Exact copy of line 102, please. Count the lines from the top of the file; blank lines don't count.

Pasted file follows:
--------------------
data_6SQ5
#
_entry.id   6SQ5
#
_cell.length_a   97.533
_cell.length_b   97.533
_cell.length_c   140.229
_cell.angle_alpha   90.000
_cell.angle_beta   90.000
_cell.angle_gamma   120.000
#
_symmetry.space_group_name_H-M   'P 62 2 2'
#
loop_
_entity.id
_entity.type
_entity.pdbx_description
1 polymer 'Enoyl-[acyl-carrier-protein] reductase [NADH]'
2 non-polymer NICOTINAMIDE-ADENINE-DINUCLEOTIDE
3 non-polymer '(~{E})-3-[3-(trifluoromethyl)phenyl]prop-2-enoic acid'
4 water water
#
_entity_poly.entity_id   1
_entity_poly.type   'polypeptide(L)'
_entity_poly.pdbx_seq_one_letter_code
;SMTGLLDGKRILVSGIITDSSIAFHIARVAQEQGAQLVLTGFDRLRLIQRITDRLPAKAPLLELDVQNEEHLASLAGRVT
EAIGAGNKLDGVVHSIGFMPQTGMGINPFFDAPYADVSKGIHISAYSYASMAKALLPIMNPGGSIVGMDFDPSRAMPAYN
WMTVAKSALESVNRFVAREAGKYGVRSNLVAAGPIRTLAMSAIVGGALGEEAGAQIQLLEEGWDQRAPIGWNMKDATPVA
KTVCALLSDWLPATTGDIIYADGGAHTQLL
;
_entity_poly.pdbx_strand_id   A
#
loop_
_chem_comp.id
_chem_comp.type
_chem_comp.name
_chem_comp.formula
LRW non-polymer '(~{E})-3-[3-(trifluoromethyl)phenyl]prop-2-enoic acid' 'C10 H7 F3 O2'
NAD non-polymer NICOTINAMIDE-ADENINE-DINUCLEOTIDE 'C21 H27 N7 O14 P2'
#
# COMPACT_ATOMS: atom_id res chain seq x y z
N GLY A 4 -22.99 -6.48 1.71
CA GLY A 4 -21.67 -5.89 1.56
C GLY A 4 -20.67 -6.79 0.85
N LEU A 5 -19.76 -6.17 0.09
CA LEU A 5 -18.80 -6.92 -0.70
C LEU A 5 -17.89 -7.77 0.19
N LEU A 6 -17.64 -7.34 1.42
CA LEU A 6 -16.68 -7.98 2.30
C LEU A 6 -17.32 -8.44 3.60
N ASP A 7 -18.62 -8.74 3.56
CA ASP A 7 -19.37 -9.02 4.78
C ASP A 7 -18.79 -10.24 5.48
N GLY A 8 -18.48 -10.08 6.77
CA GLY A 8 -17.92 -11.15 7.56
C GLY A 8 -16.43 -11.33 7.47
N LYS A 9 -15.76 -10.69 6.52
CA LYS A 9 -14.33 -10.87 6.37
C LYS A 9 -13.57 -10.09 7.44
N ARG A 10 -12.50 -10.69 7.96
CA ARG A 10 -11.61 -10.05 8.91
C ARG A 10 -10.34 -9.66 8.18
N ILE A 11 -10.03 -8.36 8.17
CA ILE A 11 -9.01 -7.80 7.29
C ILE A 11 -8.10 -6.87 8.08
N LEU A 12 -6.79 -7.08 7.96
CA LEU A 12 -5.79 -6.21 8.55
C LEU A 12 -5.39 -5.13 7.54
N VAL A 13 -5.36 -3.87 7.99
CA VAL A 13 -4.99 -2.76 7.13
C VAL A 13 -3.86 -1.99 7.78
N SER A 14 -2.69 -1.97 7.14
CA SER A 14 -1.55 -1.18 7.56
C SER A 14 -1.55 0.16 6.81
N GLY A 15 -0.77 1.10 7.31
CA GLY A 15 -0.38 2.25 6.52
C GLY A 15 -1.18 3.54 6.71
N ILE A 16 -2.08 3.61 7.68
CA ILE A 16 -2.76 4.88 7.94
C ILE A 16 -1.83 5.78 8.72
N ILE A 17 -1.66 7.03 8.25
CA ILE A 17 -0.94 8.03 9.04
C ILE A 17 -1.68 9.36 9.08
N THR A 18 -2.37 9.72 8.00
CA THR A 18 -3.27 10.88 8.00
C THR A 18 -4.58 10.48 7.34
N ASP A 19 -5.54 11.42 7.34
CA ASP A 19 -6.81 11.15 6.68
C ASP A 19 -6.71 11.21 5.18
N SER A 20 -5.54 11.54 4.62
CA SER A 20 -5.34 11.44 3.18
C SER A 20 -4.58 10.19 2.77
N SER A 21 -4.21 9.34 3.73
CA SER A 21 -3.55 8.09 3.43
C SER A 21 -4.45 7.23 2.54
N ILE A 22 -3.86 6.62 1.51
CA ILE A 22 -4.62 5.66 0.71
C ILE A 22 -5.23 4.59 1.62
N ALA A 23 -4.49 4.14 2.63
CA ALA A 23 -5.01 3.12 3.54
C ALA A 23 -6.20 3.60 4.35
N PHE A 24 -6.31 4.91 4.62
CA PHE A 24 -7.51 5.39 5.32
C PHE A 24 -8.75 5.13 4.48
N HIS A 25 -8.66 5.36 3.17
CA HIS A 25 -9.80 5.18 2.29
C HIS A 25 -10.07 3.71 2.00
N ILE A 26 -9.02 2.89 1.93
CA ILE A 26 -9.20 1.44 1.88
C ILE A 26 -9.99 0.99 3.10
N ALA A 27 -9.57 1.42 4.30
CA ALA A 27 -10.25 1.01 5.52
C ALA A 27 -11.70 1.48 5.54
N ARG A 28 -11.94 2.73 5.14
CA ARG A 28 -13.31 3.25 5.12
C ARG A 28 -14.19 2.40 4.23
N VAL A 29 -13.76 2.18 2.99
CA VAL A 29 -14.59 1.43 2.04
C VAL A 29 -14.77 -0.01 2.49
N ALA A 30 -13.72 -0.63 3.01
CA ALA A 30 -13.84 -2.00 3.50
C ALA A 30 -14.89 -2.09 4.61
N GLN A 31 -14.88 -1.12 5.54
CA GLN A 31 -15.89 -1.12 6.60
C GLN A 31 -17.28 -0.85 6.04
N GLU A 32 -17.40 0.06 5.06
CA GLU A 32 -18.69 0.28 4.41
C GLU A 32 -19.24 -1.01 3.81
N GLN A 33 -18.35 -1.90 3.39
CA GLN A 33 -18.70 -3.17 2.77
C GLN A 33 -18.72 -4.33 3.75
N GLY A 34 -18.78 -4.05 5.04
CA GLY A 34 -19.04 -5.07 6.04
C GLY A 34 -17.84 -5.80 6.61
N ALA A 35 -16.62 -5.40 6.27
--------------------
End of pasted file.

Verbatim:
N PHE A 24 -6.31 4.91 4.62